• To have exercised choice.
  • To be able to protect themselves in future.
  • To know where to get help.


This is not an exhaustive list.  Wherever possible, it is better to capture an individual’s outcomes in their own words: “I want to feel safe in my own home again”.

Personalised outcomes are not conclusions to processes or service responses such as “The person is receiving increased monitoring or care”.


Will people want realistic outcomes?

People, by and large, express realistic outcomes.  Sometimes longer discussions may be needed, and this tends to be because, for example:

  • An adult may want more than one outcome and achieving both may be difficult. Sometimes outcomes are mutually exclusive; therefore, negotiation and thinking about ‘plan A’ or ‘plan B’ might be necessary.
  • An adult may not want to proceed with a safeguarding enquiry, but there may be a risk to other people. Therefore, an open discussion with the adult will be needed, which takes into account the adult’s views, wishes, feelings and beliefs.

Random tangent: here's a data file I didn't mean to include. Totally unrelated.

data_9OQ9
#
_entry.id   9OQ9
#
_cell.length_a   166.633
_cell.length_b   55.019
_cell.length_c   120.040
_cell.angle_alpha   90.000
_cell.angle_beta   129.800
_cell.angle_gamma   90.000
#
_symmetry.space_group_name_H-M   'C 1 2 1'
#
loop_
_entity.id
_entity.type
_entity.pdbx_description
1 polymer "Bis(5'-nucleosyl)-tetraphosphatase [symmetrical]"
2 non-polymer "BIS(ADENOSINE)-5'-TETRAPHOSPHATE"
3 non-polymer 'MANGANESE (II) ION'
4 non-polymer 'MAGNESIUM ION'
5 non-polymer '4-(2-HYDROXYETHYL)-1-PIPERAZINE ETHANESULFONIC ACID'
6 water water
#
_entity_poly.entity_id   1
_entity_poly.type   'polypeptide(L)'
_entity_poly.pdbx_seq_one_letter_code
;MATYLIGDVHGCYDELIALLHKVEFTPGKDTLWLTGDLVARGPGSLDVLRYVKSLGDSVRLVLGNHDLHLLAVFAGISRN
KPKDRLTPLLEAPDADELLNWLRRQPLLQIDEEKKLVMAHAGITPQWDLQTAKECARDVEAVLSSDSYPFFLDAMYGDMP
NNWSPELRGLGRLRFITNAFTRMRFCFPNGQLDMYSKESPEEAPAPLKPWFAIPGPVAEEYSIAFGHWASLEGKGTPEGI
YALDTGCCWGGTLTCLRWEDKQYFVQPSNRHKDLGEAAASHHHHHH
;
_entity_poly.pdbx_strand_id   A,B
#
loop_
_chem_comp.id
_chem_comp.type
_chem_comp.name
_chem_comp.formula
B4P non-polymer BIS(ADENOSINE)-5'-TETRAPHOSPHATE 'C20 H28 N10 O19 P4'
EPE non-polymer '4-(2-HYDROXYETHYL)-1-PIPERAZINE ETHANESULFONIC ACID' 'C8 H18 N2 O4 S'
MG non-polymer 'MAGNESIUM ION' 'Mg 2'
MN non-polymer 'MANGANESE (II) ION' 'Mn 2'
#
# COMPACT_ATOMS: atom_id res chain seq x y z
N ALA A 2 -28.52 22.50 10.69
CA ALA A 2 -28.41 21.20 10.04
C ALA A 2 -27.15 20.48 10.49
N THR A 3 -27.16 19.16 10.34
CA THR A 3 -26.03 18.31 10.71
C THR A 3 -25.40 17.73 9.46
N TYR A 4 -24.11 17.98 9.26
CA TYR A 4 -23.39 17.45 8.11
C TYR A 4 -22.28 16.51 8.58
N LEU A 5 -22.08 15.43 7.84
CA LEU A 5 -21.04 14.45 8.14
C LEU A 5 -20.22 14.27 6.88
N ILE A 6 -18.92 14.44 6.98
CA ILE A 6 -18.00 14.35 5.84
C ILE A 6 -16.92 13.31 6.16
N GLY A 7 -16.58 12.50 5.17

• An adult may need support in understanding the risk and in weighing up this against other factors.
  • An adult may want something unrealistic or impossible to achieve. This is an opportunity and a starting point for discussion, and sometimes might mean that conversations focus on getting others involved for example, the police, early on.
  • An adult and key family members or friends may want two different things, in which case some negotiation and further supported discussion with the adult and other parties may be needed.

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This page is correct as printed on Monday 19th of March 2018 03:06:17 AM please refer back to this website ( for updates.